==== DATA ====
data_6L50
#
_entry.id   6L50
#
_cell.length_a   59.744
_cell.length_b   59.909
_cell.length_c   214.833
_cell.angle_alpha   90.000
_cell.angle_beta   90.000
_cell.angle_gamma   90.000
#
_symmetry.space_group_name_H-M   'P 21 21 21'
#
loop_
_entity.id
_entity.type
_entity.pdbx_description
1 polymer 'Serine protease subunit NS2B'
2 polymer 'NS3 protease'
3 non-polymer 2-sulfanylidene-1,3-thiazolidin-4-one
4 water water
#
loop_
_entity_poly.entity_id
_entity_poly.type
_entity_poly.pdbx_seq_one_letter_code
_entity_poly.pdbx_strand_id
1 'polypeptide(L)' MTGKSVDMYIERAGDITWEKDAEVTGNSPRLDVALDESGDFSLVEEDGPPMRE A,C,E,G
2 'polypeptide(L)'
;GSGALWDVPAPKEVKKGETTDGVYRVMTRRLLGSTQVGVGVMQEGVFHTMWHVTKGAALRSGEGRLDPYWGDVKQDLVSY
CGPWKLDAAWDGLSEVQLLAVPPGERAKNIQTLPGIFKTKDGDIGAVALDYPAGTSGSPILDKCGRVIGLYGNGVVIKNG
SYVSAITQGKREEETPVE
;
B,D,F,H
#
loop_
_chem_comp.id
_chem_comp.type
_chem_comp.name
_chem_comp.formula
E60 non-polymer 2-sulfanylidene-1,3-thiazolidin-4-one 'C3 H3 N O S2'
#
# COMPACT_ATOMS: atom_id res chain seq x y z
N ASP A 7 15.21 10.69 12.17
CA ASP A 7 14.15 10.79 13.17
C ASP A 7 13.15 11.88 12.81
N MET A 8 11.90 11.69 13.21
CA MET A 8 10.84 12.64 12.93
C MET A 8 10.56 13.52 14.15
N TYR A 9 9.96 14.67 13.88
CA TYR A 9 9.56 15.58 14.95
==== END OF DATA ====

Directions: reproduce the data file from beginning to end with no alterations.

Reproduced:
data_6L50
#
_entry.id   6L50
#
_cell.length_a   59.744
_cell.length_b   59.909
_cell.length_c   214.833
_cell.angle_alpha   90.000
_cell.angle_beta   90.000
_cell.angle_gamma   90.000
#
_symmetry.space_group_name_H-M   'P 21 21 21'
#
loop_
_entity.id
_entity.type
_entity.pdbx_description
1 polymer 'Serine protease subunit NS2B'
2 polymer 'NS3 protease'
3 non-polymer 2-sulfanylidene-1,3-thiazolidin-4-one
4 water water
#
loop_
_entity_poly.entity_id
_entity_poly.type
_entity_poly.pdbx_seq_one_letter_code
_entity_poly.pdbx_strand_id
1 'polypeptide(L)' MTGKSVDMYIERAGDITWEKDAEVTGNSPRLDVALDESGDFSLVEEDGPPMRE A,C,E,G
2 'polypeptide(L)'
;GSGALWDVPAPKEVKKGETTDGVYRVMTRRLLGSTQVGVGVMQEGVFHTMWHVTKGAALRSGEGRLDPYWGDVKQDLVSY
CGPWKLDAAWDGLSEVQLLAVPPGERAKNIQTLPGIFKTKDGDIGAVALDYPAGTSGSPILDKCGRVIGLYGNGVVIKNG
SYVSAITQGKREEETPVE
;
B,D,F,H
#
loop_
_chem_comp.id
_chem_comp.type
_chem_comp.name
_chem_comp.formula
E60 non-polymer 2-sulfanylidene-1,3-thiazolidin-4-one 'C3 H3 N O S2'
#
# COMPACT_ATOMS: atom_id res chain seq x y z
N ASP A 7 15.21 10.69 12.17
CA ASP A 7 14.15 10.79 13.17
C ASP A 7 13.15 11.88 12.81
N MET A 8 11.90 11.69 13.21
CA MET A 8 10.84 12.64 12.93
C MET A 8 10.56 13.52 14.15
N TYR A 9 9.96 14.67 13.88
CA TYR A 9 9.56 15.58 14.95